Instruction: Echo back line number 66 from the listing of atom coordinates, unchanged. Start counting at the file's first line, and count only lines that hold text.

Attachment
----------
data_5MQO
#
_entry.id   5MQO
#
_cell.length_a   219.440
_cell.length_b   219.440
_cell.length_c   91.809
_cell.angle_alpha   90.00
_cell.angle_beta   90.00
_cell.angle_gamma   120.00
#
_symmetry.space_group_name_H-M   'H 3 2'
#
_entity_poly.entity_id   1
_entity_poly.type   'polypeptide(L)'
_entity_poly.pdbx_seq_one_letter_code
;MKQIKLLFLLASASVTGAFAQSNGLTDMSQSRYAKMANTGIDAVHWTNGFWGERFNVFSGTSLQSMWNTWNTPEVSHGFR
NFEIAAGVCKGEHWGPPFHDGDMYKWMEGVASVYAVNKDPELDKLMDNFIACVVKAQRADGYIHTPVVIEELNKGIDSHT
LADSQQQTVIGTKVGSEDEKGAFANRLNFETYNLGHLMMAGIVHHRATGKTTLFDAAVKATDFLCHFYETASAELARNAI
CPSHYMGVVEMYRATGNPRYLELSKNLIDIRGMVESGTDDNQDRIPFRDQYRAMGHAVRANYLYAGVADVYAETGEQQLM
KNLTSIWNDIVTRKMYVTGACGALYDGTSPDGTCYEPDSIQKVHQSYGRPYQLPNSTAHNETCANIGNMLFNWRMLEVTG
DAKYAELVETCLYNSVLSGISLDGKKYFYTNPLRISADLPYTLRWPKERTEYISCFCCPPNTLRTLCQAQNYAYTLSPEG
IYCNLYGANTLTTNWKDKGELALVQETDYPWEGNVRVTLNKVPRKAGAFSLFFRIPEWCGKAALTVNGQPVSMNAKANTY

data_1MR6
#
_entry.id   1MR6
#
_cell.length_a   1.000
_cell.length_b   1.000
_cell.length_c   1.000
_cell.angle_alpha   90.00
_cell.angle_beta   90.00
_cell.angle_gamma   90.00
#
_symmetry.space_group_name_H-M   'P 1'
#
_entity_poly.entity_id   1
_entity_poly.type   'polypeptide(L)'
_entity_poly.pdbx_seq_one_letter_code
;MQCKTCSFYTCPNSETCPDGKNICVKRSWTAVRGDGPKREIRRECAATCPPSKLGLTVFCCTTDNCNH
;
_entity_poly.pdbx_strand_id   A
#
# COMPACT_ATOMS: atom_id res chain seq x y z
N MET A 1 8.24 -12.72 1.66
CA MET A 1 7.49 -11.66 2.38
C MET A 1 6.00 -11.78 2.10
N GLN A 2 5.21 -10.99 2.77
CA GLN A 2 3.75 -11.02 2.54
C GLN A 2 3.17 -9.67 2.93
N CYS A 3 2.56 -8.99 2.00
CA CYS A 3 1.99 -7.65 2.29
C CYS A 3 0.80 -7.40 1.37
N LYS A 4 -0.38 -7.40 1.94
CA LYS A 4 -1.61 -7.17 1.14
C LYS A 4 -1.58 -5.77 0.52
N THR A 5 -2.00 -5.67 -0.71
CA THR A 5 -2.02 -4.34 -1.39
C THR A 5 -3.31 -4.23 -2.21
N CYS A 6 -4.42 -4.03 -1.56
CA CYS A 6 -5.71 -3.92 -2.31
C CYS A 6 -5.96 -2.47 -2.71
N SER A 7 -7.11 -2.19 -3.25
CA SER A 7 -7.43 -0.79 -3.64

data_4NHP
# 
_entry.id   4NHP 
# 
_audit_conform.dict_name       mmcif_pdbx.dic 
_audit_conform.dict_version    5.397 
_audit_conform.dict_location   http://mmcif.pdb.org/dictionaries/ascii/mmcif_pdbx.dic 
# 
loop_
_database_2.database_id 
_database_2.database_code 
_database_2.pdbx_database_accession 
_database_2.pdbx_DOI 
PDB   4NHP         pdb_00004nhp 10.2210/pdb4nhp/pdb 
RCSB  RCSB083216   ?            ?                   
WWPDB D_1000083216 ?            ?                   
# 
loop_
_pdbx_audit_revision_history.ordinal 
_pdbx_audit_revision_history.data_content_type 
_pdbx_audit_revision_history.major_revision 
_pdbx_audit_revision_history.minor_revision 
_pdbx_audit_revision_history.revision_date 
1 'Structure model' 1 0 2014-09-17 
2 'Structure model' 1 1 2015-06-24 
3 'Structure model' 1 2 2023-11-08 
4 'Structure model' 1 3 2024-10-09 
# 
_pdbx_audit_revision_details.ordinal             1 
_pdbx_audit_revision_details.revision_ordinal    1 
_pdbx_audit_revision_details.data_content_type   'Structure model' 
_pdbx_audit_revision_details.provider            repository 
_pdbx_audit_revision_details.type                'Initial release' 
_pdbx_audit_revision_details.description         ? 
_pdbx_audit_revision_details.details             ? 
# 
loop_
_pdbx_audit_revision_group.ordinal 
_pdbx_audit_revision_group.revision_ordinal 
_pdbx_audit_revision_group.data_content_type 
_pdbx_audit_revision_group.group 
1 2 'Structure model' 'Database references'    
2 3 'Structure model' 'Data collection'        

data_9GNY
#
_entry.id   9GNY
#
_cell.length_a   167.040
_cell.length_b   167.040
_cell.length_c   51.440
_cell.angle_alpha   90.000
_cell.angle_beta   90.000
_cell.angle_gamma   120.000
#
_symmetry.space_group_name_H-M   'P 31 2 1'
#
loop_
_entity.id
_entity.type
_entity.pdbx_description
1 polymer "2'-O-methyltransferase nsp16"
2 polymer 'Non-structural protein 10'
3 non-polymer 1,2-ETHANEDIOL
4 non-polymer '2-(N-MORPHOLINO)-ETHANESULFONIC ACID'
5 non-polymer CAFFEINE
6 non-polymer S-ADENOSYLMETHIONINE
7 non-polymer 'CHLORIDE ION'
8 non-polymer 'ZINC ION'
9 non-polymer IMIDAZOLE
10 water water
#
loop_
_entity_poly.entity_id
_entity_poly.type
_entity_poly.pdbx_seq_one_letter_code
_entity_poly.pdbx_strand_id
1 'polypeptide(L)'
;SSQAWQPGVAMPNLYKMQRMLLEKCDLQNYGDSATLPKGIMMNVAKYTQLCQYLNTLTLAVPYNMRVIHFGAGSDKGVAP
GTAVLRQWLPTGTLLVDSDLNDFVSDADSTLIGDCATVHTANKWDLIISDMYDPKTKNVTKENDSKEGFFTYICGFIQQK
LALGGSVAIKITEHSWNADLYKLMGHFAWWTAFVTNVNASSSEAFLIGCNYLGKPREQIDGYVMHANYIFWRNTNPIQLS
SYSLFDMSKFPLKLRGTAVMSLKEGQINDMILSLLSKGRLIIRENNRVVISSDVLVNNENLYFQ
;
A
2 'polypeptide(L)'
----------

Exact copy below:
# 